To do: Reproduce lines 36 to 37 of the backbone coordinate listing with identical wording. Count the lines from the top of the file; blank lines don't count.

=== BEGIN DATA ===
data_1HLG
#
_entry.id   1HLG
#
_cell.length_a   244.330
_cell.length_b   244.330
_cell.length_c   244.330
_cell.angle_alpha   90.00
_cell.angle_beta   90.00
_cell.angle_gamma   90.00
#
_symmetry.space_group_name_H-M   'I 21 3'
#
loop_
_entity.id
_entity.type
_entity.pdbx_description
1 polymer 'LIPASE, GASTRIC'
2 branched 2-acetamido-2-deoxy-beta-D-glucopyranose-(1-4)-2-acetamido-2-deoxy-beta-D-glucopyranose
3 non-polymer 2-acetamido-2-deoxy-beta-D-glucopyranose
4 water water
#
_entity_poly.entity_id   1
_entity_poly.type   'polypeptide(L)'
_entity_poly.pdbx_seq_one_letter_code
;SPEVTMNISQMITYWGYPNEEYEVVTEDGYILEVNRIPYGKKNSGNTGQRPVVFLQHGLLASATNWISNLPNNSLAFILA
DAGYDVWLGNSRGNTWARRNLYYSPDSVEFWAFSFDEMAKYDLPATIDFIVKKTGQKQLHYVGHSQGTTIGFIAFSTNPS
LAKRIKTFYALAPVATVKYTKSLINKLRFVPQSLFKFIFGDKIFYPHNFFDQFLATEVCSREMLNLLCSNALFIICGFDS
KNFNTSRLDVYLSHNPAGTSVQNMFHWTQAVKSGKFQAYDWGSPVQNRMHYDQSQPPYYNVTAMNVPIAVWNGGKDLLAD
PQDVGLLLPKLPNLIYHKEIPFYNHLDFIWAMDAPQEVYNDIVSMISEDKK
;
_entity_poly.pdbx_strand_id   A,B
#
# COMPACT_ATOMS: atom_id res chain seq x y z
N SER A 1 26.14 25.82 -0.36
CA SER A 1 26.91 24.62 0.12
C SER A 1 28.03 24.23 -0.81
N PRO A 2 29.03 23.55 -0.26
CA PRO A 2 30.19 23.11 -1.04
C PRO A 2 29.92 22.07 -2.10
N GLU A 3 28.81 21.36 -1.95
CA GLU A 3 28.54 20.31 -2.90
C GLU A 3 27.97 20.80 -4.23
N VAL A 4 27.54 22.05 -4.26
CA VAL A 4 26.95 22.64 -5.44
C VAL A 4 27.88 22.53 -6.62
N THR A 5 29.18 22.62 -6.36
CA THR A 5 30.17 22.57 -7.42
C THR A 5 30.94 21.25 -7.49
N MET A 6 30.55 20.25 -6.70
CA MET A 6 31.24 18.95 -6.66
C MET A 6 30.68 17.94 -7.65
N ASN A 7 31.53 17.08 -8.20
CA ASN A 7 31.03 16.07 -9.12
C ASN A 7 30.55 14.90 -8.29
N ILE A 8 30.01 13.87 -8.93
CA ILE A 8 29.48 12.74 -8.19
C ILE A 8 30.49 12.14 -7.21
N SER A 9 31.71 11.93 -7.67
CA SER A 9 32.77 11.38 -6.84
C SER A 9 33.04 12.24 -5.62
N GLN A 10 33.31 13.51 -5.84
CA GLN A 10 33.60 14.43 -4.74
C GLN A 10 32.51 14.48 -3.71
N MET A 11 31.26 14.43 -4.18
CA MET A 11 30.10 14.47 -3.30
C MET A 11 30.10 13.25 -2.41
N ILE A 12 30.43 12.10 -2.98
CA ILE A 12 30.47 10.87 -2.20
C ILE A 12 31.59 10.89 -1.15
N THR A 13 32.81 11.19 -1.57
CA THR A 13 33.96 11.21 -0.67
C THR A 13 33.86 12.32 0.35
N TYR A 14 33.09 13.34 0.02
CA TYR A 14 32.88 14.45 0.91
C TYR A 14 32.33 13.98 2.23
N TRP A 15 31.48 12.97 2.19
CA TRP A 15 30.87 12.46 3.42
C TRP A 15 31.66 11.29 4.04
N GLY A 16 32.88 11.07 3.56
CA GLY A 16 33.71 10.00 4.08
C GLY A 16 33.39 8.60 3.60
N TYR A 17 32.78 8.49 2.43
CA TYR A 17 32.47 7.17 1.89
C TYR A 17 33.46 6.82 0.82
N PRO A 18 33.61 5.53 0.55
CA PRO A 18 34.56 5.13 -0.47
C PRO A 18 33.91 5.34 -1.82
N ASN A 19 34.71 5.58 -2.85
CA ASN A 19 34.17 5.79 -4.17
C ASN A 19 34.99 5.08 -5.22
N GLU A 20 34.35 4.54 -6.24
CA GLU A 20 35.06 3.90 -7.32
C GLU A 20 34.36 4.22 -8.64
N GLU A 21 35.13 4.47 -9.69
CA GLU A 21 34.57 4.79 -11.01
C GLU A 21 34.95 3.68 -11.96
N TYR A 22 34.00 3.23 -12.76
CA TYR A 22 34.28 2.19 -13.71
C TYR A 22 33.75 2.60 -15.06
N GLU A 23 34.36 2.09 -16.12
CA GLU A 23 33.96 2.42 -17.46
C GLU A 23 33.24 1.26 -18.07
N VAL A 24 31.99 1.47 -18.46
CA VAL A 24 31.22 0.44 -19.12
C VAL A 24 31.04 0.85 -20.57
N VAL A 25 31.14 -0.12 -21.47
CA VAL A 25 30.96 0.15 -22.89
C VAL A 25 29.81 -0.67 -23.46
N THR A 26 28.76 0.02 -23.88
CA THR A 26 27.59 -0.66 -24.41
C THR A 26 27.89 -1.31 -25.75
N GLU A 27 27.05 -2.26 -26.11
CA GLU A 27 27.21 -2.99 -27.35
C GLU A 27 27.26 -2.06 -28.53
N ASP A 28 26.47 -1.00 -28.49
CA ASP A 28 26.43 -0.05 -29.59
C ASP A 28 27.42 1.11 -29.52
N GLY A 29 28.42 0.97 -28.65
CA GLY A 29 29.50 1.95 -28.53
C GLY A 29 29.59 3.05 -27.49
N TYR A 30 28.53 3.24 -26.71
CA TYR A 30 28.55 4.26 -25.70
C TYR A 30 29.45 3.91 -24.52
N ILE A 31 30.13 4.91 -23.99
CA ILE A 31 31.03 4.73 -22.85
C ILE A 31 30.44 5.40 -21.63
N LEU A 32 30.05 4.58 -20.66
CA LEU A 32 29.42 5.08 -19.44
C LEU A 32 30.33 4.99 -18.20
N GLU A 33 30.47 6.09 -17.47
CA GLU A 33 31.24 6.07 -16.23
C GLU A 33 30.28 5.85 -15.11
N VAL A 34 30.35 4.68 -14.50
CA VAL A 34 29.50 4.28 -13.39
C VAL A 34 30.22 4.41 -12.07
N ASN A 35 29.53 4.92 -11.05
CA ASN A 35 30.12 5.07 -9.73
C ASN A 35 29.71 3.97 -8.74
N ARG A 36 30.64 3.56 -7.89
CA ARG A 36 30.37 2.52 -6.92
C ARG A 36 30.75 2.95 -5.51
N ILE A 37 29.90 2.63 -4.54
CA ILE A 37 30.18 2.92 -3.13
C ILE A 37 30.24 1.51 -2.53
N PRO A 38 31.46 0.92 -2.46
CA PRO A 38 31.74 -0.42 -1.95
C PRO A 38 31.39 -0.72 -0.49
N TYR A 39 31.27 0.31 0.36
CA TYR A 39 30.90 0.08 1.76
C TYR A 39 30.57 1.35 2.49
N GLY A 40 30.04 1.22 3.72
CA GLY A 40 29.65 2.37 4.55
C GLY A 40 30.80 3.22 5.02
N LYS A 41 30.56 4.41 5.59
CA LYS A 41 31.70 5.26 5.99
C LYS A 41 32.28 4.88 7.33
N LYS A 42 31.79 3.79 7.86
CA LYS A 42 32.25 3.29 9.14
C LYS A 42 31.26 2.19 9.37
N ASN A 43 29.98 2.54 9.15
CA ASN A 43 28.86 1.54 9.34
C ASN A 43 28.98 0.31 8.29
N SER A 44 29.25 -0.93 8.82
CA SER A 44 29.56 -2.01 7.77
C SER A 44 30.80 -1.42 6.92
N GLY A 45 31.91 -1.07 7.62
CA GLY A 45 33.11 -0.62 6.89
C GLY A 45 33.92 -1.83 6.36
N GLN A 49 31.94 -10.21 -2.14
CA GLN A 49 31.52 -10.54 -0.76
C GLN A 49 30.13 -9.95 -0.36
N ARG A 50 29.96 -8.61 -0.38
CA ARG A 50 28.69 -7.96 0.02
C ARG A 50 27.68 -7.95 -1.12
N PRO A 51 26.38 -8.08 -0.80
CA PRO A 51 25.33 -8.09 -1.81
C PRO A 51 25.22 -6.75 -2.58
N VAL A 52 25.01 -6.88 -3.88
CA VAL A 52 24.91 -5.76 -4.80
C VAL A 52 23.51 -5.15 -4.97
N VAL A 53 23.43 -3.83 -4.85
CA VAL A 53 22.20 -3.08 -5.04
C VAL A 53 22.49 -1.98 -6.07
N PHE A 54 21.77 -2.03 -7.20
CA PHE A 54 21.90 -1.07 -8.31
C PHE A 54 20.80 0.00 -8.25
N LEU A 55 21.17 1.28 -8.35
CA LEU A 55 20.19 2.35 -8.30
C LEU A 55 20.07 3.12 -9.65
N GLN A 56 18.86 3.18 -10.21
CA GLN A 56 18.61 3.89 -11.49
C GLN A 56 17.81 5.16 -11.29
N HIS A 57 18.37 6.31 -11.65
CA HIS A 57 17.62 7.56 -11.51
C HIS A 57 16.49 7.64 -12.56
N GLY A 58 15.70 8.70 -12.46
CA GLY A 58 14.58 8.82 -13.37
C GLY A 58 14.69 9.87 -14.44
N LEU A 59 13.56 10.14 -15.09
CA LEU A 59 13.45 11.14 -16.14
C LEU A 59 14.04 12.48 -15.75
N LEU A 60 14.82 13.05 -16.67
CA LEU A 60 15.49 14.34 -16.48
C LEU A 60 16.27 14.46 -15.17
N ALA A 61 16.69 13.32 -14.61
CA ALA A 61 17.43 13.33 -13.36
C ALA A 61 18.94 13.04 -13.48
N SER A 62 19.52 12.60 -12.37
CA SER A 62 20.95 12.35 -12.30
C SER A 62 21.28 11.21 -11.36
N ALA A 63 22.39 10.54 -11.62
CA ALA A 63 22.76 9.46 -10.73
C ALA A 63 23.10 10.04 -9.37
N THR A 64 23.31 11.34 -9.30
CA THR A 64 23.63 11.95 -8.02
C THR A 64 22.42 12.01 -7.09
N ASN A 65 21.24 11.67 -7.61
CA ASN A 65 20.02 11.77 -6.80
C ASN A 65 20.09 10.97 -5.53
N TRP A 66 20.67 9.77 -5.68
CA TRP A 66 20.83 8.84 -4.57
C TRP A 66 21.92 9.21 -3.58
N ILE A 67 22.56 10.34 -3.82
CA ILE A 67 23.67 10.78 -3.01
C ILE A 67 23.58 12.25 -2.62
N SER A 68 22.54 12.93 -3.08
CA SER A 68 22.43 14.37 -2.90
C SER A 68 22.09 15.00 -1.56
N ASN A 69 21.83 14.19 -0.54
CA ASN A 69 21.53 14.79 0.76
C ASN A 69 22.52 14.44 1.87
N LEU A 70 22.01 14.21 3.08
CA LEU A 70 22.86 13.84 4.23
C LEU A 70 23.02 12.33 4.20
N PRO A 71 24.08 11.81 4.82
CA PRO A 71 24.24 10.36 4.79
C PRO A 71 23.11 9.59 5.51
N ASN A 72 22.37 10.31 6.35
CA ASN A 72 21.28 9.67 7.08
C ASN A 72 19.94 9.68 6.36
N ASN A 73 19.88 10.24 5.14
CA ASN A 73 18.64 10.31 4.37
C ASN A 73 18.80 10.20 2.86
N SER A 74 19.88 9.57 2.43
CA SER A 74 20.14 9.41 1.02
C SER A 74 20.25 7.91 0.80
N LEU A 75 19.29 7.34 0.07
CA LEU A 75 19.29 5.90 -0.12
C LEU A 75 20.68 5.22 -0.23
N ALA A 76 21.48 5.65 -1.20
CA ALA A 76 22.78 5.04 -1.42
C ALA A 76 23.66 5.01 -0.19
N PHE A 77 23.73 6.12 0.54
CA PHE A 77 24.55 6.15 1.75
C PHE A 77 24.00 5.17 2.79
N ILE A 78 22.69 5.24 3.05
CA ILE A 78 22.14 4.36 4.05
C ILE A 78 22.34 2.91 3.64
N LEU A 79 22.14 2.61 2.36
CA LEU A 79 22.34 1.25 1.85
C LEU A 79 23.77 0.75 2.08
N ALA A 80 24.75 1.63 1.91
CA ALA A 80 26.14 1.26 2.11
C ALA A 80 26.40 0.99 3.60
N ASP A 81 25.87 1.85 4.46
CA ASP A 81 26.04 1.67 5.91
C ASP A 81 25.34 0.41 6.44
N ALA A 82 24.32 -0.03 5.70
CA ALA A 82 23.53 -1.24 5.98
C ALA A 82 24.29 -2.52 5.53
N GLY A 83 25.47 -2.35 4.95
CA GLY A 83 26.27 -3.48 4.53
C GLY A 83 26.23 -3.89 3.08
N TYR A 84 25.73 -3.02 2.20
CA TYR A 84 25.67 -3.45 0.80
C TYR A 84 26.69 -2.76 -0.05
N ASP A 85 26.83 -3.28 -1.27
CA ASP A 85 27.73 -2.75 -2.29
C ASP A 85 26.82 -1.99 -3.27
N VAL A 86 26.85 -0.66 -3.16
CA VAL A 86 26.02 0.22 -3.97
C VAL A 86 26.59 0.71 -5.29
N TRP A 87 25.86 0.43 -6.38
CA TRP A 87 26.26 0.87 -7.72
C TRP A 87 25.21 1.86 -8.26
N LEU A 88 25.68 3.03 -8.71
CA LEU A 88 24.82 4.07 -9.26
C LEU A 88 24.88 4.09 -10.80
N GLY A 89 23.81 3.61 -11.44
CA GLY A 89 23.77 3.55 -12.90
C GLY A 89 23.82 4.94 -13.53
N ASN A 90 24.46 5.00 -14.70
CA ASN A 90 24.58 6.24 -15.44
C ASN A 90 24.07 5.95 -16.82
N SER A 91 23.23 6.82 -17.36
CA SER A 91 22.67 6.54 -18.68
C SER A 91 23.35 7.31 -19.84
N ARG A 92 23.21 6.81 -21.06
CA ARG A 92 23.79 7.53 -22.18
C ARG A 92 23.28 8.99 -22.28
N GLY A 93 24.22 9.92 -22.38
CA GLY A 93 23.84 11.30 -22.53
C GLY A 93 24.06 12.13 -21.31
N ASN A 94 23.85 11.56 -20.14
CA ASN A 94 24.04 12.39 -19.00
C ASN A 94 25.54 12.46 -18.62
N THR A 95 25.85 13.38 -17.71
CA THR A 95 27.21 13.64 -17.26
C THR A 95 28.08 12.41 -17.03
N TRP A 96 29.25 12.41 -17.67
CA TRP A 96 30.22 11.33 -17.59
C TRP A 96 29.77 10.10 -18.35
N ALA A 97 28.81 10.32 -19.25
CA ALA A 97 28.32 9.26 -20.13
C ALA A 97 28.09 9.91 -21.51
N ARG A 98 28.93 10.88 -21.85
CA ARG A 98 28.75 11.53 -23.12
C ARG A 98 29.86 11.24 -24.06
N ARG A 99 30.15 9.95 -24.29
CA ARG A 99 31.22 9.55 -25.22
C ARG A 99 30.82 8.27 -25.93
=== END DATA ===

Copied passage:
CA SER A 1 26.91 24.62 0.12
C SER A 1 28.03 24.23 -0.81